Creating spaces for artists

Recently, some urban planners and politicians have touted nurturing artistic, creative professionals as the means for revitalizing or gentrifying urban areas. However, poorer and less politically powerful locals may eventually be displaced as rents and property values rise. In addition, funding for the arts is still relatively scarce, and art galleries and museums tend to favor star artists with international reputations. Artists thus face several challenges in producing their art – getting resources to do the art, developing relations with supportive colleagues and institutions, and finding places to share their art.

While alternative art venues like Burning Man can help with such issues, community-based collectives are also important to supporting local artistic activities, as argued by Yasmin Ramirez of Hunter College, City University of New York (CUNY). Last night, I attended a talk by Ramirez, who discussed the importance of local networks in supporting the arts. She also presented the results of a survey of artists of color who had applied for an arts grant from the Urban Artist Initiative. Her report is available here.

“Author meets critics” session is this Fri., March 19, 1:45-3:15pm in Boston, MA – room location update

My first “author meets critics” session is this Fri., March 19, 1:45-3:15pm at the Eastern Sociological Society annual conference at Boston Park Plaza hotel, 50 Park Plaza at Arlington St. Boston, MA 02116. The talk is on the fourth floor in the “Franklin Room.” Critics are David Grazian (UPenn), Carmen Sirianni (Brandeis), and Debra Minkoff (Barnard College). Presider is Robin Leidner (UPenn).

Worm’s eye and bird’s eye perspectives of the metropolis

While in graduate school, I took a class with Prof. John Stilgoe. One lesson learned was how a particular perspective alters the experience of the landscape. For example, Spanish explorers experienced the Americas from the vantage point of horseback on land, while French explorers experienced the Americas from the vantage point of canoeing in rivers.

Even today, experiences of metropolis depend upon which point of view is adopted. In Black Rock City, I’ve walked, biked, and commuted by art car. The intrepid have also flown over BRC, or even sky dived and parachuted in. Conventional cities, such as New York City, offer more choice of perspectives. For instance, tourists are drawn to the bird’s eye perspective: the view from the Empire State building or a helicopter ride. (Note: there is a very practical reason why these helicopter rides are so short…think motion sickness.)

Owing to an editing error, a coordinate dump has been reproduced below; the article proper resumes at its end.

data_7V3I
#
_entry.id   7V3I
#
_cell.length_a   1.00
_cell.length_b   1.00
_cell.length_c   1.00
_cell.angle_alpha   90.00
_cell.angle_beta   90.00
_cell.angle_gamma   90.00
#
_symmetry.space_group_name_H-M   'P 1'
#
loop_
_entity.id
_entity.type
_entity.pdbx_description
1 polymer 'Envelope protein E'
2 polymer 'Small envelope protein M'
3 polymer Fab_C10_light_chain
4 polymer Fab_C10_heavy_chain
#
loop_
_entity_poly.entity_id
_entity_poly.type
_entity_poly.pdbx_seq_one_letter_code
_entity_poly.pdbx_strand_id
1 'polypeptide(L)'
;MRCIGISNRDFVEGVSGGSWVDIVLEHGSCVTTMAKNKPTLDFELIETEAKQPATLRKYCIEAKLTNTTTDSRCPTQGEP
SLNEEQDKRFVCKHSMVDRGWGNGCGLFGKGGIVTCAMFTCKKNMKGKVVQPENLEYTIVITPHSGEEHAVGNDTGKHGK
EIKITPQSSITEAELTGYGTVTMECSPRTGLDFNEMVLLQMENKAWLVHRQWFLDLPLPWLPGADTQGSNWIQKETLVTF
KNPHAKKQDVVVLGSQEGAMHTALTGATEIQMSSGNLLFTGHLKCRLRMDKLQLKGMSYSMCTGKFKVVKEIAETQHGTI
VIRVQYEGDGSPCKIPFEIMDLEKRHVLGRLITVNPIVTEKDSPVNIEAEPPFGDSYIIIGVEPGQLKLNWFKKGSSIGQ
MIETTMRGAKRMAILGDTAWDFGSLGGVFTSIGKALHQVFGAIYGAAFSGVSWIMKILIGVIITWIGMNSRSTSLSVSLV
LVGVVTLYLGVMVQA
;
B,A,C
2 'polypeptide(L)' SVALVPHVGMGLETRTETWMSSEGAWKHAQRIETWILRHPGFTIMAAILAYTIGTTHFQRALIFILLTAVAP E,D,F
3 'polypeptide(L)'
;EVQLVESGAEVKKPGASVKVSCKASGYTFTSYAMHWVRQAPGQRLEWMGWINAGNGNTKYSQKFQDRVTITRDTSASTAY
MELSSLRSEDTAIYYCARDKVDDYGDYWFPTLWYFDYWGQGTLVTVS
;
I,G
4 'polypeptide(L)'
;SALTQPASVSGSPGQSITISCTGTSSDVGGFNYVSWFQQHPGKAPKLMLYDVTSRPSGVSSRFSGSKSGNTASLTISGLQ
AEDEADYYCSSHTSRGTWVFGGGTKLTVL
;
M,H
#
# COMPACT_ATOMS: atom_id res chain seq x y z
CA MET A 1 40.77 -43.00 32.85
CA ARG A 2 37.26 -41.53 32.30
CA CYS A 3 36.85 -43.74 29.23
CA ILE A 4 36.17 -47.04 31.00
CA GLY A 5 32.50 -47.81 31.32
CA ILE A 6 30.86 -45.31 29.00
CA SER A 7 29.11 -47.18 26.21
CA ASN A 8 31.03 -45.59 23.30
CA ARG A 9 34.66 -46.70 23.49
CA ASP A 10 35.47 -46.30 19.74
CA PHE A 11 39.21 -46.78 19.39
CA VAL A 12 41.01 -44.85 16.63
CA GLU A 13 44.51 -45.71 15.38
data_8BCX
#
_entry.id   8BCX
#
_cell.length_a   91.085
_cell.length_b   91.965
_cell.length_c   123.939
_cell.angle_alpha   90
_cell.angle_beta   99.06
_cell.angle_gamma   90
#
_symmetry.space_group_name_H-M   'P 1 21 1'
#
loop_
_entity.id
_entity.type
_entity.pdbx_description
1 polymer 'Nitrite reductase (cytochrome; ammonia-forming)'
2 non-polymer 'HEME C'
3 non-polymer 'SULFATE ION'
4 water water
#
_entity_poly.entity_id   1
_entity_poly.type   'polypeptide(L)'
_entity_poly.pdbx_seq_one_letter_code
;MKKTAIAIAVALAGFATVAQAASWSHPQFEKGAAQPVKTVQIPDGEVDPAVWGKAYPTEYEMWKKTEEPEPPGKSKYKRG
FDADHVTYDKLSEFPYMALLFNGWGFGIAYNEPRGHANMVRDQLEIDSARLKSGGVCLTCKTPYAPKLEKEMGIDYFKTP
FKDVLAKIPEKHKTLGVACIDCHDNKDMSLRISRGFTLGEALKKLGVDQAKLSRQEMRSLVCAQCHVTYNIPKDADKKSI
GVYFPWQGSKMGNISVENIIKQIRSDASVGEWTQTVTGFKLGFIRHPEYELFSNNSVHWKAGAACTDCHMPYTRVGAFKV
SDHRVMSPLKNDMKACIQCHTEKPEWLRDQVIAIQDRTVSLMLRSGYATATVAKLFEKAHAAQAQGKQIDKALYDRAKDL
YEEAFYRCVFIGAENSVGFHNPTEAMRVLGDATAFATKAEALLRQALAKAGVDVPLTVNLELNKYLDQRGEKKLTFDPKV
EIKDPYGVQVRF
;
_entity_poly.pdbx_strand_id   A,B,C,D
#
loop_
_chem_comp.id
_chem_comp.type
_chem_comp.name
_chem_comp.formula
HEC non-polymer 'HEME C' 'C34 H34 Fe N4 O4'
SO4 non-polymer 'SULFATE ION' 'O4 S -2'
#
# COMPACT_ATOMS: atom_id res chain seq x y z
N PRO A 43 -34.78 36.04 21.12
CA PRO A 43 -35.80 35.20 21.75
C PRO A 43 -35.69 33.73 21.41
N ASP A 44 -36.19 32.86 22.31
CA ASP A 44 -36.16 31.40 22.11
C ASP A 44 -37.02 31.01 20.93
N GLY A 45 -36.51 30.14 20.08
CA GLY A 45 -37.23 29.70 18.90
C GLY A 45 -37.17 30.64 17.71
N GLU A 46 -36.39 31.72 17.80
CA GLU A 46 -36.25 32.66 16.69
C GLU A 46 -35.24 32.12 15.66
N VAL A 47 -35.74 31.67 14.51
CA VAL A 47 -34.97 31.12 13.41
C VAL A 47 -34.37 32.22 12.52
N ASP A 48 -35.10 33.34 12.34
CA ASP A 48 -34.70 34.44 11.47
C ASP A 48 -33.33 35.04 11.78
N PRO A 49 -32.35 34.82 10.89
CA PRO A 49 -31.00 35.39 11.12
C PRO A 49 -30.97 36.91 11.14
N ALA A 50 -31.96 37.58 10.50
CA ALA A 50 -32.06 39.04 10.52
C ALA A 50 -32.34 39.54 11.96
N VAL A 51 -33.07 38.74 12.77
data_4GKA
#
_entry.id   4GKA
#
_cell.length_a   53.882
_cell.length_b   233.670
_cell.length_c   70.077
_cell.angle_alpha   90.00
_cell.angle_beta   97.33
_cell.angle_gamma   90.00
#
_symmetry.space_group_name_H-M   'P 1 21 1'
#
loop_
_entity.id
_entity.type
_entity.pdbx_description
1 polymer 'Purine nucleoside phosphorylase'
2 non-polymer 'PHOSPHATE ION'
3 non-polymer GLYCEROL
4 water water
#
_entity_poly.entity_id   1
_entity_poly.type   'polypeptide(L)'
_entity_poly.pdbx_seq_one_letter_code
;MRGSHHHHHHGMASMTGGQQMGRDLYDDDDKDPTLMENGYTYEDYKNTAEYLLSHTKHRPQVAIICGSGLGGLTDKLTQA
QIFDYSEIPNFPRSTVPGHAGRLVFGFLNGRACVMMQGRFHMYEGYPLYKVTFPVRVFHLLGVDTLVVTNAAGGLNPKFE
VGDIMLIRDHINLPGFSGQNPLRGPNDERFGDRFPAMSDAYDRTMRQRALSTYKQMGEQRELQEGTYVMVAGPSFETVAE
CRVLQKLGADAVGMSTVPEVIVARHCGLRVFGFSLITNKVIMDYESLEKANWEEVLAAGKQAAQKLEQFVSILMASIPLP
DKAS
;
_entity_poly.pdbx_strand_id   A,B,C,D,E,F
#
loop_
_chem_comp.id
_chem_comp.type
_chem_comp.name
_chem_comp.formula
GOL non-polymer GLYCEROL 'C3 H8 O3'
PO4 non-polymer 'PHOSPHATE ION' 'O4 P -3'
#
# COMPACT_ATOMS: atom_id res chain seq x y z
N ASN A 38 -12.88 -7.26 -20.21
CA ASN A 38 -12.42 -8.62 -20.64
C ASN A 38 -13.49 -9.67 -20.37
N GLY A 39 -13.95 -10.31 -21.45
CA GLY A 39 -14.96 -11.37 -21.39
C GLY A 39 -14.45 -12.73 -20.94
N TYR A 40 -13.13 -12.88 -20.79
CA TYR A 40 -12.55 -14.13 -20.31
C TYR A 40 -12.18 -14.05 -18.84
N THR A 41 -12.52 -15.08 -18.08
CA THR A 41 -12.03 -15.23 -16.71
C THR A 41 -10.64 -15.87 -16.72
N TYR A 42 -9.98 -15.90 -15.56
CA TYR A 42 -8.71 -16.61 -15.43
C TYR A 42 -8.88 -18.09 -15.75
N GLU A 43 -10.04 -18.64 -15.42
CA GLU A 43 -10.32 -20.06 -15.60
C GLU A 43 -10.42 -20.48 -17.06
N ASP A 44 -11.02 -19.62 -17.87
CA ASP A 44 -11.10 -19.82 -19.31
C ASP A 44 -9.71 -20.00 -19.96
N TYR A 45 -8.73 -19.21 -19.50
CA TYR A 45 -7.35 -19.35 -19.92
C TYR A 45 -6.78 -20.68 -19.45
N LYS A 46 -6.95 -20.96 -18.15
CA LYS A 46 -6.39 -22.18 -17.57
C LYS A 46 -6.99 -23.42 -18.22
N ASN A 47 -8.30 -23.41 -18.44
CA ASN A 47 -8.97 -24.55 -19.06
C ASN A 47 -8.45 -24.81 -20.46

My preferred perspective is of the worm’s eye view of walking or inching along. This perspective allows for experiencing the city in a detailed, albeit slower and more manageable, pace. In contrast, public transportation via subway offers a targeted, subterranean experience, complete with rodents. Recently, I tried a new perspective: I rode a bicycle in Central Park, where most vehicles are prohibited. Whirling around the main loop in a vortex of competitive bicyclists, weaving past pedestrians, joggers, roller bladers, and horsedrawn carriages, reduced NYC to a form of hyperstimulated tunnel vision, much like driving or motorcycling. However, bike tours like this, in which roads are temporarily restricted to bicyclists, offer a more informed, leisurely sense of the city.

Finally, I close with one perspective of the city that humans don’t have direct access to, but must be a magnificent experience, even if it involves dive-bombing pigeons and other prey.

New York City's version of the birdfeeder